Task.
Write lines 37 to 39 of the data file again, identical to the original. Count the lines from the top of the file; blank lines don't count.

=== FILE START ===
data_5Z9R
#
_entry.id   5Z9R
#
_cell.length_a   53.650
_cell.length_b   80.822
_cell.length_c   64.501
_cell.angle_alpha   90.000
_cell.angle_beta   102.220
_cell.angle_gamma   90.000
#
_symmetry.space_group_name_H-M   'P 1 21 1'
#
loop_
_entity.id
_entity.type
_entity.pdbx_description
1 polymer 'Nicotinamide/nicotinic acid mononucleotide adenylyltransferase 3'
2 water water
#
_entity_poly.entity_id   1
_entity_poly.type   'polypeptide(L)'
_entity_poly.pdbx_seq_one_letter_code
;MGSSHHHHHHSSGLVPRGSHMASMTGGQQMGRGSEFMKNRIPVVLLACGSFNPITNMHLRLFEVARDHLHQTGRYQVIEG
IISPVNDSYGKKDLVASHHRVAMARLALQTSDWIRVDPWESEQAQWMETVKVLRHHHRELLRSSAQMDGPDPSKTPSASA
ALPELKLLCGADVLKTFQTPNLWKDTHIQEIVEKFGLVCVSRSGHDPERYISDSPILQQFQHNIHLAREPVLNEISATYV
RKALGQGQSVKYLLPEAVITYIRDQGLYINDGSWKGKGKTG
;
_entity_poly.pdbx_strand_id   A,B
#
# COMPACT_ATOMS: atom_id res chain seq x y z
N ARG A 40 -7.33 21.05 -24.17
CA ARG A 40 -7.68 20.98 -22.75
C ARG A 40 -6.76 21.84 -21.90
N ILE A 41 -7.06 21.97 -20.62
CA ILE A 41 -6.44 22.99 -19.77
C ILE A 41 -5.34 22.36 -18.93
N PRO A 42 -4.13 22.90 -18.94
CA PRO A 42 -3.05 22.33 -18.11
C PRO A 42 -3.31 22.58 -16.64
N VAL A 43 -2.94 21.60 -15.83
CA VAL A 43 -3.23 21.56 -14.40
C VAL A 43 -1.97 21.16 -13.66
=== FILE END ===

C ILE A 41 -5.34 22.36 -18.93
N PRO A 42 -4.13 22.90 -18.94
CA PRO A 42 -3.05 22.33 -18.11